Not every medical school applicant is a fresh–faced college undergraduate who has spent the past four years in a lab.
More and more people are applying to medical school later in life, perhaps after starting a family or pursuing another career. For these nontraditional applicants, going to medical school may seem as daunting as climbing Mt. Kilimanjaro. It might not be easy, but it is definitely doable.
Here are a few things to consider before beginning the climb:
All medical schools require a minimum level of science preparation that includes approximately one year each of biology, chemistry, organic chemistry and physics. Many universities offer post–bacclaureate programs for students who need to fulfill pre–med requirements. Post–bacc programs vary in cost, duration and selectivity of admissions.
Even if you fulfilled these requirements in college, taking a refresher course in biology or chemistry can strengthen your application. Most medical schools advise nontraditional applicants to demonstrate success in recent course work. And your professors and advisors from these programs can be among your pool of prospective recommenders.
Nontraditional applicants must work hard to prove that their choice to attend medical school is a thoroughly considered one. Even if your resume is impressive in other areas, you should add some medical–related volunteer work to show that you're committed to medicine and understand what practicing it is really like. Look into volunteer programs at health clinics, or find a part–time position as an EMT or nurse's aid.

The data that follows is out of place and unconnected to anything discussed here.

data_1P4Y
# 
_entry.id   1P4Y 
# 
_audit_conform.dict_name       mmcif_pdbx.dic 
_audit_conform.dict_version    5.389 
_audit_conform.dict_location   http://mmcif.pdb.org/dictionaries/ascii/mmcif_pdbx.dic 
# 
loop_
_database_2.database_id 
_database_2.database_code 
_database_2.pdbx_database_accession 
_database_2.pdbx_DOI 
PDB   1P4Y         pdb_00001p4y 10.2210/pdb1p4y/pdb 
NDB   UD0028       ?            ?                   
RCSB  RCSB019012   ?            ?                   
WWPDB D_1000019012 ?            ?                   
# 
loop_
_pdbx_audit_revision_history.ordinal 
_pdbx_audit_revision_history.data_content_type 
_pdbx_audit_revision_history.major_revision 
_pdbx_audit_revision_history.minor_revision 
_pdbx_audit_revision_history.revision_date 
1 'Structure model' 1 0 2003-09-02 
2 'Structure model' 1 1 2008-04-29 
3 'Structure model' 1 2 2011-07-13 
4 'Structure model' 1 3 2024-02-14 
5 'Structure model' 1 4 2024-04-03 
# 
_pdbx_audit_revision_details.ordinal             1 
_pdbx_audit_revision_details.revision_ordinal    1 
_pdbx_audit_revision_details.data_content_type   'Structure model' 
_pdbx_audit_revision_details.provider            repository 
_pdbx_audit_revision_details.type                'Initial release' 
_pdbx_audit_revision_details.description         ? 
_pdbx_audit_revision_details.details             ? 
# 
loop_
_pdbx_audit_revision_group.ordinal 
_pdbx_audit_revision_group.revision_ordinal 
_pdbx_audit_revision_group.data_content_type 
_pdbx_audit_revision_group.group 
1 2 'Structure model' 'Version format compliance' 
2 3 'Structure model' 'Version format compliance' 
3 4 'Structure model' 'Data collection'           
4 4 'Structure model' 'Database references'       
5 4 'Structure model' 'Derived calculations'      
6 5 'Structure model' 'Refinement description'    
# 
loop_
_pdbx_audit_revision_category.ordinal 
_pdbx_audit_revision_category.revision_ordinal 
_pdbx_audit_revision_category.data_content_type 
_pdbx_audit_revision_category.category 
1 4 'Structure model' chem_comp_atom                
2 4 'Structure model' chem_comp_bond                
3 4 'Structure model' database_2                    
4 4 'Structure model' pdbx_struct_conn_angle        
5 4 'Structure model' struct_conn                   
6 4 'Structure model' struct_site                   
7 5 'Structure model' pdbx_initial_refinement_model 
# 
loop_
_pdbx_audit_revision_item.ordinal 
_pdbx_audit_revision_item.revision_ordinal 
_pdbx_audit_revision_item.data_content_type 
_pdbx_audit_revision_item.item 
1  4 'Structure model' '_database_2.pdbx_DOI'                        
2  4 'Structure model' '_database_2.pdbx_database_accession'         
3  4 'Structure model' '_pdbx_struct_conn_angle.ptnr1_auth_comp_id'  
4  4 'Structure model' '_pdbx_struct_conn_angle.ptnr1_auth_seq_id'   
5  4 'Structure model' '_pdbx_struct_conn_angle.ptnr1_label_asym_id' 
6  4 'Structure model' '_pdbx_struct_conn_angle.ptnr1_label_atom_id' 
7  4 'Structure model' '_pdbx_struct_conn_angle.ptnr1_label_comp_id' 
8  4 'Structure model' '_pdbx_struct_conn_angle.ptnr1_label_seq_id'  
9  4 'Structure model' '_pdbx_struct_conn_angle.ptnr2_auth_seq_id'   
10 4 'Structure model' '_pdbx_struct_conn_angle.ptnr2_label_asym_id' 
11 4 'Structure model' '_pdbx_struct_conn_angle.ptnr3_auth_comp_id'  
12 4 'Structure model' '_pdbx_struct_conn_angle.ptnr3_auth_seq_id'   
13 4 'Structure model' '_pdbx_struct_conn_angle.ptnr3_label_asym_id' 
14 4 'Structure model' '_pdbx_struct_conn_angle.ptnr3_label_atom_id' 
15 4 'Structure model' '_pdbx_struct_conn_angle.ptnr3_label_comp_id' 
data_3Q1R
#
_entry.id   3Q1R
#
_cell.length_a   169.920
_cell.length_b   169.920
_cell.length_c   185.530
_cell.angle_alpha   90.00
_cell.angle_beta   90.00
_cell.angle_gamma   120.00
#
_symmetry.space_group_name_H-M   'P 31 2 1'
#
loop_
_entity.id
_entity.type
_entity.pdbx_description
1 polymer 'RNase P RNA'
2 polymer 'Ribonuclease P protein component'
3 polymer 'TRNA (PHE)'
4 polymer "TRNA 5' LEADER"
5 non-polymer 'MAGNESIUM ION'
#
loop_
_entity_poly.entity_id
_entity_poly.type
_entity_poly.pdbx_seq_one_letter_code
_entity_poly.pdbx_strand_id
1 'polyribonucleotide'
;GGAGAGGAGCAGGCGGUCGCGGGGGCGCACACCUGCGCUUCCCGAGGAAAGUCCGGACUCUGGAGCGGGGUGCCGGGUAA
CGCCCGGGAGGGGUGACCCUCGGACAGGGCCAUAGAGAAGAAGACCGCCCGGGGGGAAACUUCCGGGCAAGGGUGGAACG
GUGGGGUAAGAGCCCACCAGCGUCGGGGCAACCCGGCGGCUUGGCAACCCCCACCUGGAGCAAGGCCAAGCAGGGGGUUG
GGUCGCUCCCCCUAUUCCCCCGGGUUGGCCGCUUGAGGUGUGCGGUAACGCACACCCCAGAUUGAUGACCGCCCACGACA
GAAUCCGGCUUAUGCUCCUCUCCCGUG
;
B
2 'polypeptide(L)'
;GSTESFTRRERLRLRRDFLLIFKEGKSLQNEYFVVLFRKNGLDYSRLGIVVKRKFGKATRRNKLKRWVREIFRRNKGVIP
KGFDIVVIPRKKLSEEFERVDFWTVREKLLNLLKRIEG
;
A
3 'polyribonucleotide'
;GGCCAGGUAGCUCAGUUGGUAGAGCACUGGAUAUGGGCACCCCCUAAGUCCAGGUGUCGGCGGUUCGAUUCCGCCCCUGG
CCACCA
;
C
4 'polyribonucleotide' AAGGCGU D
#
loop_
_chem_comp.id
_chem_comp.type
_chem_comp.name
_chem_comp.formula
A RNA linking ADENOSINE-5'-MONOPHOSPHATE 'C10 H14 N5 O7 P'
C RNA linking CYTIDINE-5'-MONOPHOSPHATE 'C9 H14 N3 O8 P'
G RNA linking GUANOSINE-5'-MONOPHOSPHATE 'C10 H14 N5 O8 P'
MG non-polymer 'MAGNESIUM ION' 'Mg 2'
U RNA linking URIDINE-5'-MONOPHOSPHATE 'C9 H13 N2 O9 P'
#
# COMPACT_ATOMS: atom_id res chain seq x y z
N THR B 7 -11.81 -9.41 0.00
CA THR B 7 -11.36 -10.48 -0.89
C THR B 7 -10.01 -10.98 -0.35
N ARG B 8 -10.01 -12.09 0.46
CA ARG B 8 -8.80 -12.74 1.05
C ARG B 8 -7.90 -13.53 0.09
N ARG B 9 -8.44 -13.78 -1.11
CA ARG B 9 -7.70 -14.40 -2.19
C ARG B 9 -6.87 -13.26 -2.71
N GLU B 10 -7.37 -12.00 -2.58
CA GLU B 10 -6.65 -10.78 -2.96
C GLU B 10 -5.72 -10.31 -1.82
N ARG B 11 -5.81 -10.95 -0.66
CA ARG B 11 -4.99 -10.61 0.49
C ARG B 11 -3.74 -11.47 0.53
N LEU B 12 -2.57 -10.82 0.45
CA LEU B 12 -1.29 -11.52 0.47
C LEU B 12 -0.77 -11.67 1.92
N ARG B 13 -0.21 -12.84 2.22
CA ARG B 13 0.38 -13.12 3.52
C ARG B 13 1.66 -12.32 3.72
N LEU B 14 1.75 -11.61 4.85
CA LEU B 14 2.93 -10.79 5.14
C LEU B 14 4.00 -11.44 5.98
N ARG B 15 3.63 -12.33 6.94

Despite recognizing the value of nontraditional students, admissions committees may be skeptical of applicants embarking on their second or third career. You can address this concern in your essays and interviews by being very specific about how your life experiences have led you to pursue medicine. And remember, even the most exciting and unique older applicant must have a competitive GPA and MCAT score.
For students returning to school after several years in the workforce, medical school will be an adjustment. The staggering amount of work will jar adults who aren't in the habit of spending their weekends in cram sessions and study groups. Needless to say, your new schedule can also be hard on friends, spouses, children–anyone used to seeing you on a regular basis. You should sit down with your partner or family to plan how you'll manage the medical school lifestyle.
Research what accommodations your prospective schools make for nontraditional applicants and how many older students are enrolled. If you have a spouse and/or children, ask to be put in contact with students in similar situations. Many medical schools have begun to develop support programs for families of nontraditional students.
The cost of a medical education is daunting for students of any age. That said, nontraditional students often have higher living expenses associated with off–campus living, dependents, debt and other financial responsibilities. If you are married, medical schools will expect your spouse to contribute to the extent that he or she can.
You should also keep in mind that a history of bad credit or defaulting on your undergraduate loans can render you ineligible for low–interest educational loans. If you have a bad credit history, you may want to put off applying for a few years while you rebuild your status.
We don't need to tell you that medical school is a serious—and time–consuming—commitment. It may take one or two years of basic science courses (and MCAT prep) before you can even apply. Then you face a minimum of seven years of medical school and residency.
Nontraditional applicants should think carefully about their financial and familial obligations. Don't jump in until you're sure that you want a life in medicine. If you are sure, then the sacrifices will be worth it